The latest in a series of interviews with script readers and consultants who would be worth your while to work with if you want to get your script in shape. Today’s spotlight is on Sidney Stephens of Sidney Scripts Consulting.
1. What’s the last thing you read/watched that you thought was incredibly well-written?
One of my favorite things is when a novel is adapted to the big screen. That’s when the writer in me really comes out to play. I’ll first read the book, then the screenplay, and eventually I’ll get around to seeing the film. I did this about a year ago with the hit TV series “Under the Dome” by Stephen King (only read the pilot script, however), and I also did this with “Gone Girl” by Gillian Flynn. It’s very interesting to see how the story changes from one medium to the next. I enjoyed both of these the most of my recent reads.
2. How’d you get your start reading scripts?
While getting my Master’s degree in Creative Writing years ago, I read numerous scripts, mostly for my classmates, friends and co-writers, and mostly as a pay-it-forward kind of thing. Over a year ago, a friend of mine asked if I would like to start up a script consulting business together. I’d done so much ‘freelance’ work that it made sense. Three months later, my friend backed out of the whole thing. I, on the other hand, rarely back out of anything. So here I am, sole owner of Sidney Scripts Consulting.
3. Is recognizing good writing something you think can be taught or learned?
Absolutely. Part of learning to write a good screenplay is learning to recognize what that means. And there’s no better way to do that than to read tons of screenplays. Breaking them down into what makes them good and what makes them great. The real trick to recognizing a good screenplay is not finding one that reads smoothly and is error free, its finding one that reads smoothly, is error free, and will translate all its intended emotion to the screen in a way that will captivate its targeted audience.
4. What are the components of a good script?
Believable characters and natural dialogue are two very important components of any decent script. Good characters are what draw the audience into the situation; they are what the audience relates to. If they aren’t believable or their dialogue isn’t natural or strong, it will leave the audience asking themselves why they even care to finish the script/film. Yes, settings are awesome and a twisty plot is always a great way to ramp up a screenplay, but without relatable, believable characters, its not enough to make a good script great.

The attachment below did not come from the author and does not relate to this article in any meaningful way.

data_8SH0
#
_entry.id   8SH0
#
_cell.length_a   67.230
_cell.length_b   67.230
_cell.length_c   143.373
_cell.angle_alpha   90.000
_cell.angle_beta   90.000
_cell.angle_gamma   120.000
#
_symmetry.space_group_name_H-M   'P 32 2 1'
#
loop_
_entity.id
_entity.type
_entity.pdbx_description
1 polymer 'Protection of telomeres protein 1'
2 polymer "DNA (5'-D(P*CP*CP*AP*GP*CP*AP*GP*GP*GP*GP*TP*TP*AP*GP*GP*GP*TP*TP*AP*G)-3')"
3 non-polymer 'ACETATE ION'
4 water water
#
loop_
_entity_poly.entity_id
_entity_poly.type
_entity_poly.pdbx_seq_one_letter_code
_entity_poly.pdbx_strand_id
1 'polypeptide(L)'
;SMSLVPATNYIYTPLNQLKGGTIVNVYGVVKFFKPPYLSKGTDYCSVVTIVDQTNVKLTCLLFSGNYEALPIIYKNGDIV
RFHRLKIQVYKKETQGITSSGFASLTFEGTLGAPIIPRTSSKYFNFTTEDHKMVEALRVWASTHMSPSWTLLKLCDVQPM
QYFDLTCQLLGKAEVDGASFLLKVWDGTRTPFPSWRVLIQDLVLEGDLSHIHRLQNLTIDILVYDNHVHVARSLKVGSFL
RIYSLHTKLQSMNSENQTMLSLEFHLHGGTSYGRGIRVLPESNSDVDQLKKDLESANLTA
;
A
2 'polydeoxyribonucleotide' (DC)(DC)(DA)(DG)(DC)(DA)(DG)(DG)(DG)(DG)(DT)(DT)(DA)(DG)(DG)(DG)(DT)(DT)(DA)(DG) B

5. What are some of the most common mistakes you see?
Some writers, mostly new writers, try to dictate every inch of how the story will play out on film. With tons of camera angles, actor cues, and scene transitions it is hard to stay in the story. It’s important for the writer to know their part of the process and to do just that. Let the actors do their jobs, allow the directors and cameramen do their job, and just stick to writing a great story. Always remember to show, not tell.
6. What story tropes are you just tired of seeing?
End of the world stories are really starting to wear me out. I think I’ve read every possible way the earth could end, blow up, shatter, freeze, burn, etc. and yet, the surrounding stories are all the same. Man saves family only to stay behind and sacrifice himself for the future of the world. The entire movie is watching them attempt to stop the inevitable only to fail miserably. Until finally, at the last possible moment, the guy saves the planet and is reunited once again with his loved ones. Yawn.
7. What are the 3 most important rules every writer should know?
- Writing is rewriting. No matter how great you think your draft is, it needs a rewrite. Deal with it.
- Have a target audience and know exactly what it takes to reach them.
- Write what you know.
8. Have you ever read a script that was an absolute, without-a-doubt “recommend”? If so, could you give the logline?
I’ve definitely read some worthy scripts in my days as a consultant. However, it is only after working closely with the writer on rewrites and such and knowing what producers were looking for at that particular time. I think finding any script that is “without a doubt” anything is a rare find that all consultants want that next script on their desk to be.
9. How do you feel about screenwriting contests? Worth it or not?
Screenwriting contests are a great way to get your screenplay read and possibly receive some fairly descent feedback. However, using these contests to “break into the business” or as a way of earning thousands on their scripts, they better be something spectacular. The reality is, hundreds of thousands of writers enter screenwriting competitions every year, and only a handful make it past the volunteer readers in the initial read. Can it be your screenplay? Of course. It is worth it? Well, that depends on the writer.
10. How can people get in touch with you to find out more about the services you provide?
My website: www.SidneyScriptsConsulting.com
My Facebook page: https://www.facebook.com/sidney.stephens.9465
Email me with any questions: SidneyScriptsConsulting@gmail.com
11. Readers of this blog are more than familiar with my love/appreciation of pie. What’s your favorite kind?
Sorry, I’m a brownie girl!*
(*Editor’s note: The blasphemy of this statement will not be held against Ms. Stephens.)
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